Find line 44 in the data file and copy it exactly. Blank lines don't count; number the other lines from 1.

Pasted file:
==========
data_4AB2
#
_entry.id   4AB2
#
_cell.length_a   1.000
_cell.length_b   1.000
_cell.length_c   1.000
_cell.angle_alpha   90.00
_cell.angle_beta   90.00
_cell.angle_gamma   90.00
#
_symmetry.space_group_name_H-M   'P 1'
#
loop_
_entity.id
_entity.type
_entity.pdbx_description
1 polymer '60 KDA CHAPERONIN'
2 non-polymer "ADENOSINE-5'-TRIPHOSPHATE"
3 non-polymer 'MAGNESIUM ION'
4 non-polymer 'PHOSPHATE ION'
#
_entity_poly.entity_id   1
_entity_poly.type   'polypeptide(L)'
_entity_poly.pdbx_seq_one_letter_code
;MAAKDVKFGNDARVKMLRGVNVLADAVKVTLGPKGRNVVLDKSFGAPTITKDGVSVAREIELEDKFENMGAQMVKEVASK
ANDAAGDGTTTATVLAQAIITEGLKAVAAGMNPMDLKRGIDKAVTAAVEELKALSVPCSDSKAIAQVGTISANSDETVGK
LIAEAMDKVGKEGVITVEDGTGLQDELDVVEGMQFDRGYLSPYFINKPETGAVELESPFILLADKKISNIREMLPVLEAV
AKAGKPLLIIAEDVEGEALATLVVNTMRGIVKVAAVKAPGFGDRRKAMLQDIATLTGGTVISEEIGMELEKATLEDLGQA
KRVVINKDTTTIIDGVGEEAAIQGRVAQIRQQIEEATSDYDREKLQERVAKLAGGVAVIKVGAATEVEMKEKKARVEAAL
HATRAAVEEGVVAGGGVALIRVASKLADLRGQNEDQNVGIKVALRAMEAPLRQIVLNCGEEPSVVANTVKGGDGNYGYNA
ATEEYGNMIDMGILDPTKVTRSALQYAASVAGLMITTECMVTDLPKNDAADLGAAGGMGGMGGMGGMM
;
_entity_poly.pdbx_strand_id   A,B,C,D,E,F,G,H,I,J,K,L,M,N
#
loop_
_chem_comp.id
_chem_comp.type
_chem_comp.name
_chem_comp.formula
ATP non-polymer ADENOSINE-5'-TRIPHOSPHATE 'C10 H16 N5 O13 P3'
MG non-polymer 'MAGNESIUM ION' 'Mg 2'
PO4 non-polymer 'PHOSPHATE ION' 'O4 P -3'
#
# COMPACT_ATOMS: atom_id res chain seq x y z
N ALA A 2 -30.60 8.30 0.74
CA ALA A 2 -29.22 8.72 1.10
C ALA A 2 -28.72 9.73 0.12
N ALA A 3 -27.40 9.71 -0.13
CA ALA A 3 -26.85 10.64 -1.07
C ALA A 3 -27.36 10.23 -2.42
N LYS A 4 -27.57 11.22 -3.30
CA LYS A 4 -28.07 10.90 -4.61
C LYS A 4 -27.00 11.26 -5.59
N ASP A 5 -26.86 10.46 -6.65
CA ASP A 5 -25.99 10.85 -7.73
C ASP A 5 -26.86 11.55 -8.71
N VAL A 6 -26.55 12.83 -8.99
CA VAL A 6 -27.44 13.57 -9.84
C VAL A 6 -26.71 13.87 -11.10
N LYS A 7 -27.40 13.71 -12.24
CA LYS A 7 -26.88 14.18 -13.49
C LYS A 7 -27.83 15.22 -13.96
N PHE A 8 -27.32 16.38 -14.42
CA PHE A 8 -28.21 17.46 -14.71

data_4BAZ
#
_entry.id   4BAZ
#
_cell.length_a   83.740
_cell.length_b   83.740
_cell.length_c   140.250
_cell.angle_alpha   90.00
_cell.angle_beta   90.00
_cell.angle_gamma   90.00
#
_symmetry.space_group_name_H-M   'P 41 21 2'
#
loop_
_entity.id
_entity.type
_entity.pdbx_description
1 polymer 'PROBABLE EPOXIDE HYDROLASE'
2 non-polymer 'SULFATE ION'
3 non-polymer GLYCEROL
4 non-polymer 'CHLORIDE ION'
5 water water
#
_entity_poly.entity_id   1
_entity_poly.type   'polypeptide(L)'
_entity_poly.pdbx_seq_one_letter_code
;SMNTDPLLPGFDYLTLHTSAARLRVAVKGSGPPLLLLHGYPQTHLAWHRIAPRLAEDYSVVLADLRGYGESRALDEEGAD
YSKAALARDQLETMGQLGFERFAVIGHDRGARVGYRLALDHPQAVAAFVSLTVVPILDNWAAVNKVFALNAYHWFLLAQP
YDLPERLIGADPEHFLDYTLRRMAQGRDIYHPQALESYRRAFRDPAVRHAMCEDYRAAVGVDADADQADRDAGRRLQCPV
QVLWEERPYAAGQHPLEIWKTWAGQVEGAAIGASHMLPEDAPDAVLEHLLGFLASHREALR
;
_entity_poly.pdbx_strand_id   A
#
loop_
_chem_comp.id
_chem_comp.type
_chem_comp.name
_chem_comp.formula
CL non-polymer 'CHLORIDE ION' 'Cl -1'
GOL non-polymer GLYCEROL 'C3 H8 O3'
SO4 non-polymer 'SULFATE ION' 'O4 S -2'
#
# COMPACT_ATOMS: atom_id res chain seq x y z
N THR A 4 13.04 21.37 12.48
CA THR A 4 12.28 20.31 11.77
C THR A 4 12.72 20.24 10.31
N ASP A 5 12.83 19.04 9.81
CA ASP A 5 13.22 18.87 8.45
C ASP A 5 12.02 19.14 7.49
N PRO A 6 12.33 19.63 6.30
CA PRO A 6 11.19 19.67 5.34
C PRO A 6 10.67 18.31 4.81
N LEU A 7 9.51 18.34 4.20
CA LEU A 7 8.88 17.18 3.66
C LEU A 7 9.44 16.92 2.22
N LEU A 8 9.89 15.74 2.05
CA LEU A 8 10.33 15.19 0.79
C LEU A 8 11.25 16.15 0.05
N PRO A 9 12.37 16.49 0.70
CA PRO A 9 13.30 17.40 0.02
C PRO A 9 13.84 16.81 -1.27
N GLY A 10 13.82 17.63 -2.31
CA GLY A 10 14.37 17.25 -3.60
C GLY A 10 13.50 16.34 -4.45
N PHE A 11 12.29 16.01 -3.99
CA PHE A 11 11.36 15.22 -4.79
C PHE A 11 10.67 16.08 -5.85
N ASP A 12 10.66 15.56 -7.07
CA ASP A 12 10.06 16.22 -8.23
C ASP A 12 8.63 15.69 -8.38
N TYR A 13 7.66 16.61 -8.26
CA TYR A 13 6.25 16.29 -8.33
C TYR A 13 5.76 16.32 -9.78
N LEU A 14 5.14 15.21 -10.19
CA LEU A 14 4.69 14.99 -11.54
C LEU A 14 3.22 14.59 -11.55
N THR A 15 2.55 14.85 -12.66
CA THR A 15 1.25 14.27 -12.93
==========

#